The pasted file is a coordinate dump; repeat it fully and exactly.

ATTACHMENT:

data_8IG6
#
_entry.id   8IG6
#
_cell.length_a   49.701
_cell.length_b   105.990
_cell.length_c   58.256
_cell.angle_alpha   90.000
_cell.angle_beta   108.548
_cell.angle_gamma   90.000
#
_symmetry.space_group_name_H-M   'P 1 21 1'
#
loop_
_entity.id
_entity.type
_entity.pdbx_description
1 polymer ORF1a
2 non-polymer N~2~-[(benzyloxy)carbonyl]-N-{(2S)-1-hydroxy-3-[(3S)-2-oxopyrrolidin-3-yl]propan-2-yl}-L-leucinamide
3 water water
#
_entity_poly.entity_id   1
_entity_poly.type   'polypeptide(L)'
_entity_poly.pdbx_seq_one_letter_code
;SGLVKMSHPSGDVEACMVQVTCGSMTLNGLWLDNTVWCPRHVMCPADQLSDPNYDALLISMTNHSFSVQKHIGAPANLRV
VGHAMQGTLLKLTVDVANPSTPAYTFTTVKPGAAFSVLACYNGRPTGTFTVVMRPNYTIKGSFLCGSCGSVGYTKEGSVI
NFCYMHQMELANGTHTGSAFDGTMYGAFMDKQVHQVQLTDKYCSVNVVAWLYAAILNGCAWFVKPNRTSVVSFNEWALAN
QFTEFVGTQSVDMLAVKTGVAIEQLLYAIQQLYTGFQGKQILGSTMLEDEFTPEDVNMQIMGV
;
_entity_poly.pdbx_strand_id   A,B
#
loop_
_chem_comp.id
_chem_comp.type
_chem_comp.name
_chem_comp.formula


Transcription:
data_8IG6
#
_entry.id   8IG6
#
_cell.length_a   49.701
_cell.length_b   105.990
_cell.length_c   58.256
_cell.angle_alpha   90.000
_cell.angle_beta   108.548
_cell.angle_gamma   90.000
#
_symmetry.space_group_name_H-M   'P 1 21 1'
#
loop_
_entity.id
_entity.type
_entity.pdbx_description
1 polymer ORF1a
2 non-polymer N~2~-[(benzyloxy)carbonyl]-N-{(2S)-1-hydroxy-3-[(3S)-2-oxopyrrolidin-3-yl]propan-2-yl}-L-leucinamide
3 water water
#
_entity_poly.entity_id   1
_entity_poly.type   'polypeptide(L)'
_entity_poly.pdbx_seq_one_letter_code
;SGLVKMSHPSGDVEACMVQVTCGSMTLNGLWLDNTVWCPRHVMCPADQLSDPNYDALLISMTNHSFSVQKHIGAPANLRV
VGHAMQGTLLKLTVDVANPSTPAYTFTTVKPGAAFSVLACYNGRPTGTFTVVMRPNYTIKGSFLCGSCGSVGYTKEGSVI
NFCYMHQMELANGTHTGSAFDGTMYGAFMDKQVHQVQLTDKYCSVNVVAWLYAAILNGCAWFVKPNRTSVVSFNEWALAN
QFTEFVGTQSVDMLAVKTGVAIEQLLYAIQQLYTGFQGKQILGSTMLEDEFTPEDVNMQIMGV
;
_entity_poly.pdbx_strand_id   A,B
#
loop_
_chem_comp.id
_chem_comp.type
_chem_comp.name
_chem_comp.formula